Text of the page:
Viljoen Founding Family

Ida's Valley homestead
The homestead of the farm Ida's Valley, Stellenbosch, originally the farm of the progenitors of the Viljoens. The present homestead is in the Cape Dutch architectural style and was erected by Samuel Cats in 1787.
For a larger picture, click on image above.
The Viljoen Progenitors

Francois Villion arrived in 1671 at the Cape of Good Hope as a Huguenot refugee, who came from Clermont, France. His occupation is first given as that of "free wagonmaker", and later "Free Burgher" (free farmer). He was married in Cape Town on 1676.05.17 to Cornelia Campenaar, a young girl from Middelburg, Netherlands. In 1682 they received the farm Ida's Valley near Stellenbosch from Governor Simon van der Stel, where Francois Villion farmed until his death in 1689. The surname was initally spelled Villion (also Villon), and was later changed to the present spelling of Viljoen.

It is not quite certain from which town of Clermont Francois Villion originated, since there are a few towns in France with this name. The best known Clermont is situated 60 km north of Paris in the province Ile de France, and it is generally regarded to be his town of origin. All the Protestant church records were destroyed during the persecution of the Huguenots after revoking the Edict of Nantes in 1685, and therefore no baptismal records are available to confirm the facts.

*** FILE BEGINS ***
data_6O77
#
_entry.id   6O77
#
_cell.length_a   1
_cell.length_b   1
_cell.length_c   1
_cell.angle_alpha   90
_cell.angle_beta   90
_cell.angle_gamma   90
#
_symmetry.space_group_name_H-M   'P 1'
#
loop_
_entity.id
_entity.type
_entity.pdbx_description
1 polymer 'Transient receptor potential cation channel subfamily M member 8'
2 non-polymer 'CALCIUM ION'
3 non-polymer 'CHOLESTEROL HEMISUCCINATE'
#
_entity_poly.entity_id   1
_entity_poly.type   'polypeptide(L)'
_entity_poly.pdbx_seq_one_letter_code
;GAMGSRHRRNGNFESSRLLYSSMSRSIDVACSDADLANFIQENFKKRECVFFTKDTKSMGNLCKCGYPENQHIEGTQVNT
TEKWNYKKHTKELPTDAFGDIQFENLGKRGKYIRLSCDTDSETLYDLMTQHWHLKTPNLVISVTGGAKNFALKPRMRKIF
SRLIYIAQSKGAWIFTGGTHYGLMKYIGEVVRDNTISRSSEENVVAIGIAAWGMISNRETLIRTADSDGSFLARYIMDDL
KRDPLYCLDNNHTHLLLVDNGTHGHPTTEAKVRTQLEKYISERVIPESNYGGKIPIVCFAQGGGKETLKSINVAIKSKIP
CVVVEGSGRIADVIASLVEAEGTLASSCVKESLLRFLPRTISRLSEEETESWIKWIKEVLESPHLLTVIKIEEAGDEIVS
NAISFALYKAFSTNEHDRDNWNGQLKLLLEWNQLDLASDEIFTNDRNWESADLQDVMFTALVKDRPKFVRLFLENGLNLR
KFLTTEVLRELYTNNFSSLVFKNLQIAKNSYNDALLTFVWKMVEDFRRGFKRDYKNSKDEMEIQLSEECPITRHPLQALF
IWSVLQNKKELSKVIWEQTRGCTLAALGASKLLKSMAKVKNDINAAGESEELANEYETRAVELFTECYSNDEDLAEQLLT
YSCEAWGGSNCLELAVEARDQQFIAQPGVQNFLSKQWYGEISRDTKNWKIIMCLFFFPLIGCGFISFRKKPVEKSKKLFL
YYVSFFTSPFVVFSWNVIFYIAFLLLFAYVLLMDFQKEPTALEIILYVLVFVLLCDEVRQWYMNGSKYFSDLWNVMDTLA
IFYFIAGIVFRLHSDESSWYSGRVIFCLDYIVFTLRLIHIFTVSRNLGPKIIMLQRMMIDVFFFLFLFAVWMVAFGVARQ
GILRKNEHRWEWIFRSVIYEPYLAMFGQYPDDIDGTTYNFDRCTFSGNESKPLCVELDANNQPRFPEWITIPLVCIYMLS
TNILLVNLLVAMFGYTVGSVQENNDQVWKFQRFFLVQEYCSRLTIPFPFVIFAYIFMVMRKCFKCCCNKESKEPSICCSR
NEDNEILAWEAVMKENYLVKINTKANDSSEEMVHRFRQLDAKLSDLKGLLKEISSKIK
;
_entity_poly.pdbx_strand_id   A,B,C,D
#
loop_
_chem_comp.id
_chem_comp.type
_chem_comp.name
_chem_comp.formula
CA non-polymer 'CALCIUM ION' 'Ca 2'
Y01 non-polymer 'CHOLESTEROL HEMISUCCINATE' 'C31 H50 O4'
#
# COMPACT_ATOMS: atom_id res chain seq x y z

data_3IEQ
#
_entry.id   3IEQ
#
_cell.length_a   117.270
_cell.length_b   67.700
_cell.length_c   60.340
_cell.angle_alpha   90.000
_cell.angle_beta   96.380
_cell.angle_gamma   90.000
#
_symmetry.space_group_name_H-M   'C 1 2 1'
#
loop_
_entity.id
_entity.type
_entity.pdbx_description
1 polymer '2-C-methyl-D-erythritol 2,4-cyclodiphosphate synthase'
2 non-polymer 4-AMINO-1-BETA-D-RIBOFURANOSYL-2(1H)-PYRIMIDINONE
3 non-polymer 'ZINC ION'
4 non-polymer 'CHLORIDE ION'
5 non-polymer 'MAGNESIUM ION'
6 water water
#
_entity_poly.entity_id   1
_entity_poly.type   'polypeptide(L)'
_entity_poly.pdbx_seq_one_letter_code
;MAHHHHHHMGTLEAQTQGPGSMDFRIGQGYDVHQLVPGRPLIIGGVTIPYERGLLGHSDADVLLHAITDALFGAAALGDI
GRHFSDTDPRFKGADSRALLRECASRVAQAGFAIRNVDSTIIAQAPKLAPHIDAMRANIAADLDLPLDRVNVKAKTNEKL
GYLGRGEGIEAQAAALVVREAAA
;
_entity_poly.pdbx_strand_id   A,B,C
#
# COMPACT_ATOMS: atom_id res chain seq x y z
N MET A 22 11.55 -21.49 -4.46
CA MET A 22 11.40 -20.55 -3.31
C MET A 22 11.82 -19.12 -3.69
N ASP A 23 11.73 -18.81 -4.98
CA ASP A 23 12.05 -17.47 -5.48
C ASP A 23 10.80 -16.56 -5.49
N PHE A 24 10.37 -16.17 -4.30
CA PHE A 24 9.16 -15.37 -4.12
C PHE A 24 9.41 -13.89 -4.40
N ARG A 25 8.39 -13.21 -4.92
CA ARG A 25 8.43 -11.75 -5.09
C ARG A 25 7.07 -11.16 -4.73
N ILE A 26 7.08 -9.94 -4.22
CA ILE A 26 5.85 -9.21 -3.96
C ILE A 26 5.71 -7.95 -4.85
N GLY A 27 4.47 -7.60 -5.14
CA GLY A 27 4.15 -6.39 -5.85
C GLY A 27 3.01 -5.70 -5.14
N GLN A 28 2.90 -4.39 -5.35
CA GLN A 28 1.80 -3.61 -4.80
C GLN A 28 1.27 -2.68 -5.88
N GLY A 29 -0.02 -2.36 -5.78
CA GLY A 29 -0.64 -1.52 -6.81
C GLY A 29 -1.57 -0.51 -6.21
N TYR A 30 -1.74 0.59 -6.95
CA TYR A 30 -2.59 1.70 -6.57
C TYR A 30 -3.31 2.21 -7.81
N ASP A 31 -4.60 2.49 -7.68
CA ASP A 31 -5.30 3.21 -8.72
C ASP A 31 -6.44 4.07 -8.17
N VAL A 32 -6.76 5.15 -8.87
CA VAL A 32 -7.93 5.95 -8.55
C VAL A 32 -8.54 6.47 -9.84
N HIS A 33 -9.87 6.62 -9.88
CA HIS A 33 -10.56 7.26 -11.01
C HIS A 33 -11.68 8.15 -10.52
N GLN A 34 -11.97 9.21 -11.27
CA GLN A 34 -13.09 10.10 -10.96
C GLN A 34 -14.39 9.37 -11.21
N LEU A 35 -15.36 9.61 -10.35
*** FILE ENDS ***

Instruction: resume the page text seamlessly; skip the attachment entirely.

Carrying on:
Francois Villion fled France even before the Edict of Nantes was revoked in 1685, and which resulted in the large scale persecution of the Huguenots. Their persecution already increased in intensity as early as 1610, and large numbers had to flee from France for their lives even before the Edict of Nantes was revoked.

Signature of Francois Villion.

Francois Villion was in fact the first Huguenot who settled at the Cape of Good Hope permanently. (Maria de la Quellerie, the wife of Jan van Riebeeck who founded the Dutch settlement at the Cape of Good Hope in 1652, was also a Huguenot, but she left with her husband and family in 1662). Other early Huguenot arrivals (i.e. before the organised large scale immigration of 1688 - 1689) were the brothers François and Guillaume du Toit in 1685).

The large scale persecution of the Huguenots started in 1685, as a result of which some 180 fled to the Cape of Good Hope in 1688/89. Larger numbers emigrated to England, America, Germany, Switzerland, etc.

Francois Villion went to the Cape of Good Hope via the Netherlands in 1671. It is believed that he met his future wife, Cornelia Campenaar, whilst waiting for a passage in Middelburg, Netherlands, which was a harbour city at that time. She followed him to Cape Town five years later, where they were married in 1676.

Six children were born from their marriage, four in Cape Town and two on the family farm Ida's Valley near Stellenbosch. Two sons, namely Henning and Johannes Viljoen, propagated the Viljoen surname. When the progenitor died in 1689, his widow Cornelia was left behind with six children (of ages 12, 11, 7, 5, 3 and 1 year old respectively). The youngest, Francina, was named after her father (who probably passed away even before her birth). As a widow Cornelia remarried Wemmer Pasman on 1690.04.14, with whom she had three more children.

Next: The First Viljoen Generations:

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